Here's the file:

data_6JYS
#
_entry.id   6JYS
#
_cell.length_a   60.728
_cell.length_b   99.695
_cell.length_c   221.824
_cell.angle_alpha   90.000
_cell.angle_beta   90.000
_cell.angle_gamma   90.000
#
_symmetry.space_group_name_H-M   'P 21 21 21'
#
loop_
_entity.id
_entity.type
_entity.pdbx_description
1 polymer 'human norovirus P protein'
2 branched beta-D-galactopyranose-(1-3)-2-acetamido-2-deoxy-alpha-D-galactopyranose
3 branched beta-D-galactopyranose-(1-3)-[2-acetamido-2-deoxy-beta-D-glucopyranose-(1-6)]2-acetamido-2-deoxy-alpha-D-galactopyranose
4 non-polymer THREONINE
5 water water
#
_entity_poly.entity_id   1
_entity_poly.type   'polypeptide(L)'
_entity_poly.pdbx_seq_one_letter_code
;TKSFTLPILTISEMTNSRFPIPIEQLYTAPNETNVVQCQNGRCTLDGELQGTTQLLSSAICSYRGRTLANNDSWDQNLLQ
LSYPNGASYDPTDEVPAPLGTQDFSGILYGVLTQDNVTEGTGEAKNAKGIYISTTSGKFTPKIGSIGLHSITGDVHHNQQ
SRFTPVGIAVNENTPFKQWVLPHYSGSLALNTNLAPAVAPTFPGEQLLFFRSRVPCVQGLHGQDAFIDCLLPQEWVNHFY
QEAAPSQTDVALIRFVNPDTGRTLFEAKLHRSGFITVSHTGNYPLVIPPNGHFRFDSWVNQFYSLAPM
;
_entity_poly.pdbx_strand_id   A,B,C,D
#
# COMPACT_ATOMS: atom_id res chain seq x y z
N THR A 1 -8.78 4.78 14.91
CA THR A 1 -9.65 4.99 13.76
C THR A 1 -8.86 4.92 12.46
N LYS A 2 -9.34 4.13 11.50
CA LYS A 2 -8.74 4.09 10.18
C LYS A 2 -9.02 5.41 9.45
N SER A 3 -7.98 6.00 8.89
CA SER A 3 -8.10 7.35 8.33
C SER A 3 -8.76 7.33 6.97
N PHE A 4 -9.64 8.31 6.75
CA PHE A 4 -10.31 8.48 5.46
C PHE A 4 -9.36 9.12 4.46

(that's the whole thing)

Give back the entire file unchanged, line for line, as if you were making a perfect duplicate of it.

data_6JYS
#
_entry.id   6JYS
#
_cell.length_a   60.728
_cell.length_b   99.695
_cell.length_c   221.824
_cell.angle_alpha   90.000
_cell.angle_beta   90.000
_cell.angle_gamma   90.000
#
_symmetry.space_group_name_H-M   'P 21 21 21'
#
loop_
_entity.id
_entity.type
_entity.pdbx_description
1 polymer 'human norovirus P protein'
2 branched beta-D-galactopyranose-(1-3)-2-acetamido-2-deoxy-alpha-D-galactopyranose
3 branched beta-D-galactopyranose-(1-3)-[2-acetamido-2-deoxy-beta-D-glucopyranose-(1-6)]2-acetamido-2-deoxy-alpha-D-galactopyranose
4 non-polymer THREONINE
5 water water
#
_entity_poly.entity_id   1
_entity_poly.type   'polypeptide(L)'
_entity_poly.pdbx_seq_one_letter_code
;TKSFTLPILTISEMTNSRFPIPIEQLYTAPNETNVVQCQNGRCTLDGELQGTTQLLSSAICSYRGRTLANNDSWDQNLLQ
LSYPNGASYDPTDEVPAPLGTQDFSGILYGVLTQDNVTEGTGEAKNAKGIYISTTSGKFTPKIGSIGLHSITGDVHHNQQ
SRFTPVGIAVNENTPFKQWVLPHYSGSLALNTNLAPAVAPTFPGEQLLFFRSRVPCVQGLHGQDAFIDCLLPQEWVNHFY
QEAAPSQTDVALIRFVNPDTGRTLFEAKLHRSGFITVSHTGNYPLVIPPNGHFRFDSWVNQFYSLAPM
;
_entity_poly.pdbx_strand_id   A,B,C,D
#
# COMPACT_ATOMS: atom_id res chain seq x y z
N THR A 1 -8.78 4.78 14.91
CA THR A 1 -9.65 4.99 13.76
C THR A 1 -8.86 4.92 12.46
N LYS A 2 -9.34 4.13 11.50
CA LYS A 2 -8.74 4.09 10.18
C LYS A 2 -9.02 5.41 9.45
N SER A 3 -7.98 6.00 8.89
CA SER A 3 -8.10 7.35 8.33
C SER A 3 -8.76 7.33 6.97
N PHE A 4 -9.64 8.31 6.75
CA PHE A 4 -10.31 8.48 5.46
C PHE A 4 -9.36 9.12 4.46